Healthcare a far more urgent, serious problem
Updated: 2018-05-08 07:35
Ho Lok-sang notes only a minority can be seen as 'housing needy' while restructuring of medical funding is more urgently needed
Although surging housing prices hit the headlines all the time, actually healthcare is a far more urgent and serious problem that Hong Kong faces today. I urge the government and the public give this problem priority attention.
In politics, perception is everything. In public policy, however, we are more interested in facts. In Hong Kong, as of the end of last year, 49.5 percent of all the 2.54 million households already own their homes, while another 30.6 percent are already living in public rental housing. Of the households 1.56 percent enjoy accommodation provided by their employers. Only roughly 16.1 percent of households, or 409,000 households, live in private rental housing. High housing costs are potentially a problem mainly for these households. There is a long queue for public housing, which is still getting longer. This is bad, and the government is doing the right thing looking for more land and trying to build up a land bank over the course of time. But healthcare is a more urgent and serious problem, because poor healthcare is costing lives and subjecting many families to distress because of protracted access to needed diagnosis and care, and more frequent occurrence of unfortunate medical incidents.
In this very column (March 24, 2015) I had noted that the voluntary health insurance scheme (VHIS) had some attractive features, in particular in that the government would guarantee that those considered to be high risk would pay no more than three times the standard premium through subsidizing the cost of insuring those at high risk and in that members of the scheme would have the peace of mind of knowing that their insurers would not discontinue an insurance policy or a coverage because of high cost. Yet I had warned that the introduction of the VHIS would aggravate manpower shortages in the public healthcare sector. Today, as a TV documentary over the weekend noted, most of the attractive features have been watered down or have completely vanished. We have wasted valuable time and have hardly inched forward.
As one who has studied the healthcare systems around the world for decades, the lack of progress is very frustrating and very sad. From my years of study - and I have two books on healthcare reform dating back to 1997 - I have come to some conclusions about what needs to be done to greatly enhance the public interest.
First, the top priority is always to ensure the public healthcare system is adequately funded and has reached an acceptable quality and accessibility threshold. A reliable public healthcare system must be the backbone which the public can depend on. Private healthcare must be supplementary, and must serve only as an option for those who can afford it, and must not be forced upon a helpless patient because the public system fails to deliver.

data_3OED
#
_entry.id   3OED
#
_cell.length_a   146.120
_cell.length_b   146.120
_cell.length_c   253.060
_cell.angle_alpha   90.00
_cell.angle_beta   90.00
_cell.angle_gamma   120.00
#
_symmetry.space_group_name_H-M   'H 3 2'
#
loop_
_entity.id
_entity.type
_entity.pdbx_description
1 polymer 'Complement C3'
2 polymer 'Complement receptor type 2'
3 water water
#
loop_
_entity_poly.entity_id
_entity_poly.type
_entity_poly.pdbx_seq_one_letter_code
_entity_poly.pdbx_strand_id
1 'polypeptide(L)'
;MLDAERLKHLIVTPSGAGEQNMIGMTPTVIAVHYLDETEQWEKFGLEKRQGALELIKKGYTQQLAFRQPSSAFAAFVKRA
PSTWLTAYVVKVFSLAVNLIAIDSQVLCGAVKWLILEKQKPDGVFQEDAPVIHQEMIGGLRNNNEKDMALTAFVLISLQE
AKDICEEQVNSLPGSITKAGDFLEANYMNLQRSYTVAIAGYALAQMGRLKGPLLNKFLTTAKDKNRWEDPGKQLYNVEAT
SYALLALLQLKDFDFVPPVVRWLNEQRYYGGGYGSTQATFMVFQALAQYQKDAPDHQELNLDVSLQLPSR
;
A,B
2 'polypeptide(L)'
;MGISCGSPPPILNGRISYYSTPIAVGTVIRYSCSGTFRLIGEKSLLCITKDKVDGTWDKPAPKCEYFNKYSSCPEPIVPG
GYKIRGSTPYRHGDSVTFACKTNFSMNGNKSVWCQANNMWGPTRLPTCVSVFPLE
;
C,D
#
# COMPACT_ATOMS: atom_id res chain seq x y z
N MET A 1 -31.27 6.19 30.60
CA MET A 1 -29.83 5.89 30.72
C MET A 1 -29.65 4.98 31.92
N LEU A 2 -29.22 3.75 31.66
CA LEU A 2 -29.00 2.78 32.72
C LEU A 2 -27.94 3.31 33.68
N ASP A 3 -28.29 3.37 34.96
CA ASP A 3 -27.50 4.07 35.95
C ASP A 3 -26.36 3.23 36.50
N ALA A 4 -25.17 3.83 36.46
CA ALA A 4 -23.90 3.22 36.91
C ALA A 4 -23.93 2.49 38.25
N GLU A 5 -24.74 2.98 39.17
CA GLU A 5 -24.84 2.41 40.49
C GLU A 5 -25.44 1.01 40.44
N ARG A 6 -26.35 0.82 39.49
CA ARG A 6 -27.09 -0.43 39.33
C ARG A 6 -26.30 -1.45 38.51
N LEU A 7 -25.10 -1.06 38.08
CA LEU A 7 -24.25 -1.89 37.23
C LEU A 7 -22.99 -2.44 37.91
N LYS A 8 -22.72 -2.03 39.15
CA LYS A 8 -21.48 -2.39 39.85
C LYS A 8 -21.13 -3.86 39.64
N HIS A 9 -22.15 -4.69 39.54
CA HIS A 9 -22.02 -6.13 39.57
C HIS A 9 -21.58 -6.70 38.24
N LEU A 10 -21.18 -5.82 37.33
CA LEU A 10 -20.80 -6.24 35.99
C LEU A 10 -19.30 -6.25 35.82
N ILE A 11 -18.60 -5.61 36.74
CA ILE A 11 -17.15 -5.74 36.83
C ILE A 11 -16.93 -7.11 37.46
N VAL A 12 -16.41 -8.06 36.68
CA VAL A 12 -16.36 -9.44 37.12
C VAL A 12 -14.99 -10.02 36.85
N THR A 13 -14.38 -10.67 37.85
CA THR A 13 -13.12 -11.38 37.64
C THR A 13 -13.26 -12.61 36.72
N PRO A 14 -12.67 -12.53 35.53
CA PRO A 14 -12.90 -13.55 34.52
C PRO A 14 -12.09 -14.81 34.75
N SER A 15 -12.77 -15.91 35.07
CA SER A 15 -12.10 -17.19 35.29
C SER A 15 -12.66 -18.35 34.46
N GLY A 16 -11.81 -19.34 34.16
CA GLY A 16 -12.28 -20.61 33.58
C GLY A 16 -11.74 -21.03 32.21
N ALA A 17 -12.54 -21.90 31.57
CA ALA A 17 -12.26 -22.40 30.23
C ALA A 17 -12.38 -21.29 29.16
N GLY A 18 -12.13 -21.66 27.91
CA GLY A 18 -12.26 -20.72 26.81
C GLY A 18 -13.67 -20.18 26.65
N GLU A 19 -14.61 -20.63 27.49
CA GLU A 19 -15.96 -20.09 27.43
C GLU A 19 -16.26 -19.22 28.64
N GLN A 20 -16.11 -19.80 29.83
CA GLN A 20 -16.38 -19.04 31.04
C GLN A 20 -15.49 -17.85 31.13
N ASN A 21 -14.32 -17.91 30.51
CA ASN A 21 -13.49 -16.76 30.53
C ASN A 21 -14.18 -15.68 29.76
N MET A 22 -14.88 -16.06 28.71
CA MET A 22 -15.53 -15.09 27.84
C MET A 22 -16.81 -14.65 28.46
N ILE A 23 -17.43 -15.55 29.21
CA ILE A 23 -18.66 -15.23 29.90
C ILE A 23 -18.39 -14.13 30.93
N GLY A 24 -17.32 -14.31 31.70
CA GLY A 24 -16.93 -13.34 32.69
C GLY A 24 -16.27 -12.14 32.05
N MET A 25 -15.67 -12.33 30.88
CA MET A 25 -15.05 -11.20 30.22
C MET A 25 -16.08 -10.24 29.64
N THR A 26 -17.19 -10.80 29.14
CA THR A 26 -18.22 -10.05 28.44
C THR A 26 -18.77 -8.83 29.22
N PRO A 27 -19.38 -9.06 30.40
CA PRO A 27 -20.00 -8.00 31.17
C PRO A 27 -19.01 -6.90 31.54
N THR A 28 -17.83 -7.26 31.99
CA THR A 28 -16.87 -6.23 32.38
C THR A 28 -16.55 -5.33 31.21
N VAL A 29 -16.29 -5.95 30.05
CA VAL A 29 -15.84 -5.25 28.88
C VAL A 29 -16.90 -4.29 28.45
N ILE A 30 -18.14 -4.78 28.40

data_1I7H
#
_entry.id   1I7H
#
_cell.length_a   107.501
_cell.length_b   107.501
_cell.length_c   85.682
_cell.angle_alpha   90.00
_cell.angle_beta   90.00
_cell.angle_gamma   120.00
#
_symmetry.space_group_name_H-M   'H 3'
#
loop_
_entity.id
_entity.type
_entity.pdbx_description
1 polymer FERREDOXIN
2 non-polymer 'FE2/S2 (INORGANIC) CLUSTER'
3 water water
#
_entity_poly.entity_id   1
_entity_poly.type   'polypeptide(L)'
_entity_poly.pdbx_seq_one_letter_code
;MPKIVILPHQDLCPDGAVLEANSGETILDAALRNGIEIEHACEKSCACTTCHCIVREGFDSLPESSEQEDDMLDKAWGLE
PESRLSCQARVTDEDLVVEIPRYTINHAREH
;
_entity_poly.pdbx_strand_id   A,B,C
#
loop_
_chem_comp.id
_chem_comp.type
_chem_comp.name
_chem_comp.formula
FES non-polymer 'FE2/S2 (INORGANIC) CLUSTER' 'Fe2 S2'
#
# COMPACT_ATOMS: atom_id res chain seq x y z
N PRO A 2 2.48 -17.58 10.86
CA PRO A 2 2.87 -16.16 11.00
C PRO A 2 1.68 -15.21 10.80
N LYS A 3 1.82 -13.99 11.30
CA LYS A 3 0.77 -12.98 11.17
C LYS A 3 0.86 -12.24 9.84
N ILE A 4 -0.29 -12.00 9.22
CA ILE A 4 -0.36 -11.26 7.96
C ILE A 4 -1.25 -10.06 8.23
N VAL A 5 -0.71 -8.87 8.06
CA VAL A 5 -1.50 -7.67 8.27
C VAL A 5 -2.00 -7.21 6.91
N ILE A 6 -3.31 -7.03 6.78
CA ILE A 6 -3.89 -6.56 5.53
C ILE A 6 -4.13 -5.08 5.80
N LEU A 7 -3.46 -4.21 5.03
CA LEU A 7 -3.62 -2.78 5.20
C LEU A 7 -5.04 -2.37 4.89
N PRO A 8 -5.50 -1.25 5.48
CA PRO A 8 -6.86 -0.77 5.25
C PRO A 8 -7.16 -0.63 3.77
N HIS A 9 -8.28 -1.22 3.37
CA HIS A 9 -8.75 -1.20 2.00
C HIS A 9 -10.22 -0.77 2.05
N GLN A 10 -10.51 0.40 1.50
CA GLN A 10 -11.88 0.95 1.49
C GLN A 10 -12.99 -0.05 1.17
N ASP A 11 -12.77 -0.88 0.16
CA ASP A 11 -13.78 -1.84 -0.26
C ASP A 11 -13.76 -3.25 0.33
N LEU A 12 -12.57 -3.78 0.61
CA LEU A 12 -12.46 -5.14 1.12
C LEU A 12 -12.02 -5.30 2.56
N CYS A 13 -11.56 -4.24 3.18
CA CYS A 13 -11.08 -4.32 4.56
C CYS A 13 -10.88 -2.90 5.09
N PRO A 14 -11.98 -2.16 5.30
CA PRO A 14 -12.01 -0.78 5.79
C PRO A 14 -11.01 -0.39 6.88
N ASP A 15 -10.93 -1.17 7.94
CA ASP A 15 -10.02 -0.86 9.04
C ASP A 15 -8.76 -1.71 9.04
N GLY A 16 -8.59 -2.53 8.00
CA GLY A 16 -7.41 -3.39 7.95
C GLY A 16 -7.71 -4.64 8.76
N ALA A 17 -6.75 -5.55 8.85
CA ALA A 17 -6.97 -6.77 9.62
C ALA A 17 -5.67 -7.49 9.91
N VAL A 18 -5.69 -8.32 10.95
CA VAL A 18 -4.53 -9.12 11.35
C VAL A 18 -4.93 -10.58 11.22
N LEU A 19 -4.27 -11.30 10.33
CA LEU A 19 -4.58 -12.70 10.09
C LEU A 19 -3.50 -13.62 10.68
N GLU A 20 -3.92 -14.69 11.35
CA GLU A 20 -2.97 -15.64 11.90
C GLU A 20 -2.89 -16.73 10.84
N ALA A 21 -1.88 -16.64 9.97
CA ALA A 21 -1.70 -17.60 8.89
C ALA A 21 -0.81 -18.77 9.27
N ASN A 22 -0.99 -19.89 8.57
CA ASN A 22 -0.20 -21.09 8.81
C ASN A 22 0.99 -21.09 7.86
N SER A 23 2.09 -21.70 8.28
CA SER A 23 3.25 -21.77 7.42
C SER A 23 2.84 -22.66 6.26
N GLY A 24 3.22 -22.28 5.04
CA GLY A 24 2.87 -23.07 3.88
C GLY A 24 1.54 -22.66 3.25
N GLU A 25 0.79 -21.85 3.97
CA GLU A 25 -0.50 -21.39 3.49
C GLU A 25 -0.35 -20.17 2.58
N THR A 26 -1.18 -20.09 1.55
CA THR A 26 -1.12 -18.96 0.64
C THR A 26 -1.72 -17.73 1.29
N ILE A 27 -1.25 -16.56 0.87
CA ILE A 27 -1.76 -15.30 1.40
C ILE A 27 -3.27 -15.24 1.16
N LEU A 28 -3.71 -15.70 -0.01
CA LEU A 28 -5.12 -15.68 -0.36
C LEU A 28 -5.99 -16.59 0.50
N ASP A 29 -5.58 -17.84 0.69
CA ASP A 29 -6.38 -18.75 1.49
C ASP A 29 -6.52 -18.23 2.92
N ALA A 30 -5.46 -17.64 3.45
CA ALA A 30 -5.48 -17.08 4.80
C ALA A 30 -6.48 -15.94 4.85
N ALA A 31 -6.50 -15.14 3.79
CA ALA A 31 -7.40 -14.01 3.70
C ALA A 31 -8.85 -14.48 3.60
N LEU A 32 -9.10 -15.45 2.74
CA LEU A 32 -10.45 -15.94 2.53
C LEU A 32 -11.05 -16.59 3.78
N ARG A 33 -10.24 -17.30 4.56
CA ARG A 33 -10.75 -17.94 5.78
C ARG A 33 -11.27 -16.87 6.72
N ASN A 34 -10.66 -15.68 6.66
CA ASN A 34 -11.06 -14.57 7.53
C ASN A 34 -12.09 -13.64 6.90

Second, to ensure the adequate funding of the public healthcare system, the pricing of publicly provided healthcare services needs to be raised appropriately. To ensure that this will not affect affordability, I have proposed setting an annual cap on eligible healthcare service charges. The government will pay for all costs for the year beyond the cap. So people will know what would be the most that they need to pay for. I had called this Excessive Burden Protection or Excessive Burden Insurance in my books. Under my proposal, patients will pay more, but they know that they will never have to pay beyond a certain amount. Today, annual health insurance for a person easily exceeds HK$10,000, especially for those aged 65 or more. Those who buy health insurance may have to pay in excess of HK$10,000 per year, year in year out, even though they stay healthy. Under my proposal, for an elderly person, the maximum that a patient has to pay will be, say, HK$15,000, but payments are necessary only if they need the services. For those below 50, the annual cap will be about HK$5,000. Again, if they stay healthy, they do not have to pay.
The idea is that patients should pay when they can afford it. They should be protected only when they cannot.
For the poor, we can allow lower charges and lower annual caps. We can even give Comprehensive Social Security Assistance recipients an extra stipend to offset the healthcare services payment. This will ensure accessibility to the poor.
Third, I have also developed the idea of Lifetime Healthcare Supplement, which is a standby fund fixed at, say, half a million (this is for illustration only) HK dollars. Patients can draw on these funds to spend on costly drugs or therapies not otherwise covered, provided that they match withdrawals with their own contributions. Given human nature, I would expect not many people will use the contingent funds as that is a last-resort protection.
Actually the idea of an annual cap on eligible healthcare expenses is now used in many lands, including Taiwan and Sweden. Excessive Burden Protection with higher fees will give our healthcare system much more resources, and will also motivate prevention. Above all, my proposals are easy to implement. Why wait longer?
(HK Edition 05/08/2018 page8)